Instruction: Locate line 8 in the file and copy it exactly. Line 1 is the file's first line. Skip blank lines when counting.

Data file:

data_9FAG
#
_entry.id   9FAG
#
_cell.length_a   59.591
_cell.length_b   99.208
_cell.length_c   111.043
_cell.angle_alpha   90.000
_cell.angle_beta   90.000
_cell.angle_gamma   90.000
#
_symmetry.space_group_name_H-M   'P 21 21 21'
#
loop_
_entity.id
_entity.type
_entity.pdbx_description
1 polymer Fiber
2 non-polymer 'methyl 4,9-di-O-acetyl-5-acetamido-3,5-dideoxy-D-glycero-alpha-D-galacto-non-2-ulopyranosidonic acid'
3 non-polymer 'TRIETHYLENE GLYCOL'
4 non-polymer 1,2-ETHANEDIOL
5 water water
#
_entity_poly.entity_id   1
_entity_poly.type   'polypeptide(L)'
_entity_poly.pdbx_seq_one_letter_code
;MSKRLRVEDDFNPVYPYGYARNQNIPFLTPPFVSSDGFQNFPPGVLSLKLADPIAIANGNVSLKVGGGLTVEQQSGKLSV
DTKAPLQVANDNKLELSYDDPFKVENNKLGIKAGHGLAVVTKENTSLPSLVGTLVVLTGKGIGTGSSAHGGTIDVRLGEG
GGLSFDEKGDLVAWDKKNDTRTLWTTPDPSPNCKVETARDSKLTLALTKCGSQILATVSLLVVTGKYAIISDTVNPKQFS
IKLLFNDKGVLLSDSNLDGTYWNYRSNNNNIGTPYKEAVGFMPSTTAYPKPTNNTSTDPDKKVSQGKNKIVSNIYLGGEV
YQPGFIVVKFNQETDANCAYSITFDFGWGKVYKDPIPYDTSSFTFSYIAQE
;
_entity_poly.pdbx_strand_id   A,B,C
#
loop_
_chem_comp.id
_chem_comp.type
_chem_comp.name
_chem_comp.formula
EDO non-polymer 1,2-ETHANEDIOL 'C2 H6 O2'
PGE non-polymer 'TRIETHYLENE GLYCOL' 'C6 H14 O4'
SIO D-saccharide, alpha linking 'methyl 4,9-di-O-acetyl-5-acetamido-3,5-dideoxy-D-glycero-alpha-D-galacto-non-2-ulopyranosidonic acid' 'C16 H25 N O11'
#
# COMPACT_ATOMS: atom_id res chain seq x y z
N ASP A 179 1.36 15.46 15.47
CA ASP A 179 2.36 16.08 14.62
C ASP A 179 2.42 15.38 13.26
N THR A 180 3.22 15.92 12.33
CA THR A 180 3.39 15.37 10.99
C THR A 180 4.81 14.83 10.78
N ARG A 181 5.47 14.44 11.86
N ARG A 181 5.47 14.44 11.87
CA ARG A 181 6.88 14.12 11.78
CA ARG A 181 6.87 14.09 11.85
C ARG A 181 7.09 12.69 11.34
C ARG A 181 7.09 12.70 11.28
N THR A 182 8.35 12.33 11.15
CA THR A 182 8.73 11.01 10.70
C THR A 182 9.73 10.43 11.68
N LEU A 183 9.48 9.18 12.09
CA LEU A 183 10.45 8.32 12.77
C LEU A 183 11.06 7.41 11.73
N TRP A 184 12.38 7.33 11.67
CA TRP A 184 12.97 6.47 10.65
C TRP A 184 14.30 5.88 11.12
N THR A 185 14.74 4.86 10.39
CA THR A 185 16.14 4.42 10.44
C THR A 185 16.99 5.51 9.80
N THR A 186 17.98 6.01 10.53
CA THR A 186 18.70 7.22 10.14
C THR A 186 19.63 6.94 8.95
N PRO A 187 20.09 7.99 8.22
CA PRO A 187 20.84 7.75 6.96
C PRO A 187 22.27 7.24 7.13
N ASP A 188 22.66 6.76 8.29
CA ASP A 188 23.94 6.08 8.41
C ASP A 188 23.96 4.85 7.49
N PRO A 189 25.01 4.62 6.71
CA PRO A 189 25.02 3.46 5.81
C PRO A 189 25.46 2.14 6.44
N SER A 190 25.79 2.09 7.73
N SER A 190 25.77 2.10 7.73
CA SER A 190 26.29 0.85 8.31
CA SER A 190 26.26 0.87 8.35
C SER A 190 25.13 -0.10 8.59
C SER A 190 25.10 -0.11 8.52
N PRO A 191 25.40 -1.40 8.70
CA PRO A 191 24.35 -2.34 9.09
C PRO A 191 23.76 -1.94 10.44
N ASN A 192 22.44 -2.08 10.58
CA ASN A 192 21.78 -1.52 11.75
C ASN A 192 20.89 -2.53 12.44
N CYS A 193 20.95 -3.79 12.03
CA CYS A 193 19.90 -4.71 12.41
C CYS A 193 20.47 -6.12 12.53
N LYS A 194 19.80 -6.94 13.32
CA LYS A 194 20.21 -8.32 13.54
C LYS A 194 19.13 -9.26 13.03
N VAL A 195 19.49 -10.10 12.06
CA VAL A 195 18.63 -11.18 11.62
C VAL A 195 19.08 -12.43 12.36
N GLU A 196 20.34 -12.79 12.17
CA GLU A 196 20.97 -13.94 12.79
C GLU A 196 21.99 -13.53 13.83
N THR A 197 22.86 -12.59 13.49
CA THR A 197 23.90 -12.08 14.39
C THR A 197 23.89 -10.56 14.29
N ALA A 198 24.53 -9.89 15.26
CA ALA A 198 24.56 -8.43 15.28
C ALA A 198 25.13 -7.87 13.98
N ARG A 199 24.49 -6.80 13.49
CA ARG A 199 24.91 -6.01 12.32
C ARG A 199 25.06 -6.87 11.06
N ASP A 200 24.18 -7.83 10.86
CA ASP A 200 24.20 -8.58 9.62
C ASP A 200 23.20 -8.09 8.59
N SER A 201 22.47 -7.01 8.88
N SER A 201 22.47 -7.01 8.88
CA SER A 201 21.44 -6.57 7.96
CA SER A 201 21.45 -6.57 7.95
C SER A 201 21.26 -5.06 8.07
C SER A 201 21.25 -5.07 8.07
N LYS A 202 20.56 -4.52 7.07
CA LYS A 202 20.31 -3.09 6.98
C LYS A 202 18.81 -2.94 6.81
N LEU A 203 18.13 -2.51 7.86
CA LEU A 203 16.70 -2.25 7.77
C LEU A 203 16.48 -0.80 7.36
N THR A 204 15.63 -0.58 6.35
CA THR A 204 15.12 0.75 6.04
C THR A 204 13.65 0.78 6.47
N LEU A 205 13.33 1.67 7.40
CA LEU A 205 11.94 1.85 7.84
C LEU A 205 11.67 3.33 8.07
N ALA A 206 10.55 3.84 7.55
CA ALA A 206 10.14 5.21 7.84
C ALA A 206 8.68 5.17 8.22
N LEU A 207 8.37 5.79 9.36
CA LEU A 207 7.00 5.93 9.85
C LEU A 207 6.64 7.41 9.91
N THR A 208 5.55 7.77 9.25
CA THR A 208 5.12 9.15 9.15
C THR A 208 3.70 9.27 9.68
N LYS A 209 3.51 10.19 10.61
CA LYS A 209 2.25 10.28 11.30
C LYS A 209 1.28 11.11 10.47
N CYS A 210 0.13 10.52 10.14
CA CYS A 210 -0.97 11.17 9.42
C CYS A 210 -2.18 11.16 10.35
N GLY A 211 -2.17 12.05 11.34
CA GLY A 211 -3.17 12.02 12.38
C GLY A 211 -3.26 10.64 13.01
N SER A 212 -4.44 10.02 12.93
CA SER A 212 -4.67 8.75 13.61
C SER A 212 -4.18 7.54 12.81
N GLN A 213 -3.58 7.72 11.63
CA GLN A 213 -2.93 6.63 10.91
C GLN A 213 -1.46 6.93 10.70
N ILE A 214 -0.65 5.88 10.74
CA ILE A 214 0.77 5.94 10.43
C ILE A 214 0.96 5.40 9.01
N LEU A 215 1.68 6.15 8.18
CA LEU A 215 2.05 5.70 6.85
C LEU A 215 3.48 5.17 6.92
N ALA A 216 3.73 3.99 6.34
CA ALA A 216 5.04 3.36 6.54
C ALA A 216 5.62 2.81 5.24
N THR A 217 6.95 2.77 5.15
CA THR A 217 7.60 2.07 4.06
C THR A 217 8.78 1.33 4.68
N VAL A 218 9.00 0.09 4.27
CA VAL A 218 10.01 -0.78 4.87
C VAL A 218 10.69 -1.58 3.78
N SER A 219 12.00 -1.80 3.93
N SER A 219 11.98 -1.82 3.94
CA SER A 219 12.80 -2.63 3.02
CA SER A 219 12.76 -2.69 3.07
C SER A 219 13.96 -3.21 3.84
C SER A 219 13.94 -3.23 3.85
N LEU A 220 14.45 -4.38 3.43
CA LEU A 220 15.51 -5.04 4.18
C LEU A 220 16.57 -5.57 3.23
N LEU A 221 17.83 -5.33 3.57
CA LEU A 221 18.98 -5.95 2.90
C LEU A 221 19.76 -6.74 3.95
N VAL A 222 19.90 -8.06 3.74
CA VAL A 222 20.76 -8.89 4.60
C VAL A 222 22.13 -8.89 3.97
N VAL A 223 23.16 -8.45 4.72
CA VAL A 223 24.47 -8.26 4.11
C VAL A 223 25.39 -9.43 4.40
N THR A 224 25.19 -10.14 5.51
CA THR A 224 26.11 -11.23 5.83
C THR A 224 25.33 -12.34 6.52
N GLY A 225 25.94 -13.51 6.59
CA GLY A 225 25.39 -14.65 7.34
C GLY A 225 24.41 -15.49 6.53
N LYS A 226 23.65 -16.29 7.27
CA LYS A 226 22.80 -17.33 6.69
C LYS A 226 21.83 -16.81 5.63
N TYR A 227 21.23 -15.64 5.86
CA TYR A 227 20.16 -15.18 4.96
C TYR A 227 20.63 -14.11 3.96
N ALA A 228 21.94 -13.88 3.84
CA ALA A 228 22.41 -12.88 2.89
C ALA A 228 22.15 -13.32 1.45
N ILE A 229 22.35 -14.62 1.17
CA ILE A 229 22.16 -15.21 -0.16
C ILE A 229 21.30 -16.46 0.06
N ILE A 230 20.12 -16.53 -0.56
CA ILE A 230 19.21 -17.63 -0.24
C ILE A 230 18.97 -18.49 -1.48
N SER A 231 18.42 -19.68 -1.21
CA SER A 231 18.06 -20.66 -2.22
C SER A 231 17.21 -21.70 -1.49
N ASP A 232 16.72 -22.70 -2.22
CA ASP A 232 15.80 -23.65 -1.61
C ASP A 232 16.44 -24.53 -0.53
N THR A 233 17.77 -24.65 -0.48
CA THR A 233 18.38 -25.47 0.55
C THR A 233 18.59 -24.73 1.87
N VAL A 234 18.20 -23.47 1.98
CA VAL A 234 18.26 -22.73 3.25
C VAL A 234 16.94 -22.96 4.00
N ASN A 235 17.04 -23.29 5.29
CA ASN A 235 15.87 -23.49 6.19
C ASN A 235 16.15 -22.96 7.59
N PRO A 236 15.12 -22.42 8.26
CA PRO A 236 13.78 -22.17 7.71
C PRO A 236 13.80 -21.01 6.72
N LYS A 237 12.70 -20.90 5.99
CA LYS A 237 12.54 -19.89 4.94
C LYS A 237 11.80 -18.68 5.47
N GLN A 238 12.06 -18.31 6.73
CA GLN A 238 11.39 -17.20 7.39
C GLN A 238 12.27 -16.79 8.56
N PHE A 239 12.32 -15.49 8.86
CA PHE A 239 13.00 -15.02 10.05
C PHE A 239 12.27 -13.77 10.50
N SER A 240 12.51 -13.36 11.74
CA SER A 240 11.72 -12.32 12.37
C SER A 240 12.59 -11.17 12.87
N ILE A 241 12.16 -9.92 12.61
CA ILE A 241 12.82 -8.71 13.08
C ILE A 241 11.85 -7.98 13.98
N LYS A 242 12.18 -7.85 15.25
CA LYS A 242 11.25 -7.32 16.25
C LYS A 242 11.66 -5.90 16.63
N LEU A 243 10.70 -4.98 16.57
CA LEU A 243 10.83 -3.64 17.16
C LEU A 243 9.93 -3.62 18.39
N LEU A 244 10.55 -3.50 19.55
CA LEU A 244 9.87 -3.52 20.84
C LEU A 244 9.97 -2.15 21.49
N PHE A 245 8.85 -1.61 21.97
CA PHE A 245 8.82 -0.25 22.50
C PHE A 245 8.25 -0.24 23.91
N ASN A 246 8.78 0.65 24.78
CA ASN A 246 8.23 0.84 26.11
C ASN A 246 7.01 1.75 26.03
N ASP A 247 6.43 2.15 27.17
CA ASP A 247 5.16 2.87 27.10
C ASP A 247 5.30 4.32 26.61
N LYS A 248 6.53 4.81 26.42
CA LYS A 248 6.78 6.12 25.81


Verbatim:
_cell.angle_alpha   90.000